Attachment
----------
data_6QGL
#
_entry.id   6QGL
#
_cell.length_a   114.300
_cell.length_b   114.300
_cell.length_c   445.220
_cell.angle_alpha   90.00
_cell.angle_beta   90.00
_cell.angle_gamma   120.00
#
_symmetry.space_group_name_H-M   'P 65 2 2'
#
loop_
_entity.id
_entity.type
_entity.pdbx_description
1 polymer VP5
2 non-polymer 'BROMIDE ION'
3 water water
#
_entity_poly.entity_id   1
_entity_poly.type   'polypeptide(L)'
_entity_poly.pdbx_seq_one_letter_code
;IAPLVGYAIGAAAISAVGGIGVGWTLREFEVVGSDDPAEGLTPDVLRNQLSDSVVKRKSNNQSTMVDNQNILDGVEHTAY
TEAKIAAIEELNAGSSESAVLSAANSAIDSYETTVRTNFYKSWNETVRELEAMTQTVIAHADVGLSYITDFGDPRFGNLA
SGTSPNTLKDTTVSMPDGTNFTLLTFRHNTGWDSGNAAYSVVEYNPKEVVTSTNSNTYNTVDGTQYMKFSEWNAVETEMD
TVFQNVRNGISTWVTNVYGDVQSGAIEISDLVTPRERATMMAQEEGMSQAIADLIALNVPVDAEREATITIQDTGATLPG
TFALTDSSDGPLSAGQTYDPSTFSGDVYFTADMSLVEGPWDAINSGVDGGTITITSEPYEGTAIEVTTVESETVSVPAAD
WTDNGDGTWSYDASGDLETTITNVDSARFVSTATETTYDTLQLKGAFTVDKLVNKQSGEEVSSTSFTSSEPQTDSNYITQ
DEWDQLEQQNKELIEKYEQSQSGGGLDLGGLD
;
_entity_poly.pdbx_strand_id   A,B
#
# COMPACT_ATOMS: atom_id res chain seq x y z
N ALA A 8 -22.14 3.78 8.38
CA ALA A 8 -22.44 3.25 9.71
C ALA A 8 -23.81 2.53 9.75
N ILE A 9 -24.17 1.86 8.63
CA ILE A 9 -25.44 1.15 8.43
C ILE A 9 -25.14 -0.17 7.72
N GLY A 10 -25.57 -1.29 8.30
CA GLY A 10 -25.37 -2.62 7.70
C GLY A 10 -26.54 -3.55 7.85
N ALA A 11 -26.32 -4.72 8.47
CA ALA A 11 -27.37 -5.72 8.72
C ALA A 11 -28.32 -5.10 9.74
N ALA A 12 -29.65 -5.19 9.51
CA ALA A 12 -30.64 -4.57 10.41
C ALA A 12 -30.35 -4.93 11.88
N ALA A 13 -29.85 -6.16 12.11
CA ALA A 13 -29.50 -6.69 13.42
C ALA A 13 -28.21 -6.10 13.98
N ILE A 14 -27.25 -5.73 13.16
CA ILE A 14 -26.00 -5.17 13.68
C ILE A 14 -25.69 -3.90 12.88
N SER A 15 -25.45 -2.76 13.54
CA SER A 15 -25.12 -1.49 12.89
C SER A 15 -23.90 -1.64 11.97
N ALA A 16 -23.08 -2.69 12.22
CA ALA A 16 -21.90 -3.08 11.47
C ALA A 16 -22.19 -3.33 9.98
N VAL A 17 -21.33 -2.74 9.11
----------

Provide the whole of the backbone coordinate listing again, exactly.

data_6QGL
#
_entry.id   6QGL
#
_cell.length_a   114.300
_cell.length_b   114.300
_cell.length_c   445.220
_cell.angle_alpha   90.00
_cell.angle_beta   90.00
_cell.angle_gamma   120.00
#
_symmetry.space_group_name_H-M   'P 65 2 2'
#
loop_
_entity.id
_entity.type
_entity.pdbx_description
1 polymer VP5
2 non-polymer 'BROMIDE ION'
3 water water
#
_entity_poly.entity_id   1
_entity_poly.type   'polypeptide(L)'
_entity_poly.pdbx_seq_one_letter_code
;IAPLVGYAIGAAAISAVGGIGVGWTLREFEVVGSDDPAEGLTPDVLRNQLSDSVVKRKSNNQSTMVDNQNILDGVEHTAY
TEAKIAAIEELNAGSSESAVLSAANSAIDSYETTVRTNFYKSWNETVRELEAMTQTVIAHADVGLSYITDFGDPRFGNLA
SGTSPNTLKDTTVSMPDGTNFTLLTFRHNTGWDSGNAAYSVVEYNPKEVVTSTNSNTYNTVDGTQYMKFSEWNAVETEMD
TVFQNVRNGISTWVTNVYGDVQSGAIEISDLVTPRERATMMAQEEGMSQAIADLIALNVPVDAEREATITIQDTGATLPG
TFALTDSSDGPLSAGQTYDPSTFSGDVYFTADMSLVEGPWDAINSGVDGGTITITSEPYEGTAIEVTTVESETVSVPAAD
WTDNGDGTWSYDASGDLETTITNVDSARFVSTATETTYDTLQLKGAFTVDKLVNKQSGEEVSSTSFTSSEPQTDSNYITQ
DEWDQLEQQNKELIEKYEQSQSGGGLDLGGLD
;
_entity_poly.pdbx_strand_id   A,B
#
# COMPACT_ATOMS: atom_id res chain seq x y z
N ALA A 8 -22.14 3.78 8.38
CA ALA A 8 -22.44 3.25 9.71
C ALA A 8 -23.81 2.53 9.75
N ILE A 9 -24.17 1.86 8.63
CA ILE A 9 -25.44 1.15 8.43
C ILE A 9 -25.14 -0.17 7.72
N GLY A 10 -25.57 -1.29 8.30
CA GLY A 10 -25.37 -2.62 7.70
C GLY A 10 -26.54 -3.55 7.85
N ALA A 11 -26.32 -4.72 8.47
CA ALA A 11 -27.37 -5.72 8.72
C ALA A 11 -28.32 -5.10 9.74
N ALA A 12 -29.65 -5.19 9.51
CA ALA A 12 -30.64 -4.57 10.41
C ALA A 12 -30.35 -4.93 11.88
N ALA A 13 -29.85 -6.16 12.11
CA ALA A 13 -29.50 -6.69 13.42
C ALA A 13 -28.21 -6.10 13.98
N ILE A 14 -27.25 -5.73 13.16
CA ILE A 14 -26.00 -5.17 13.68
C ILE A 14 -25.69 -3.90 12.88
N SER A 15 -25.45 -2.76 13.54
CA SER A 15 -25.12 -1.49 12.89
C SER A 15 -23.90 -1.64 11.97
N ALA A 16 -23.08 -2.69 12.22
CA ALA A 16 -21.90 -3.08 11.47
C ALA A 16 -22.19 -3.33 9.98
N VAL A 17 -21.33 -2.74 9.11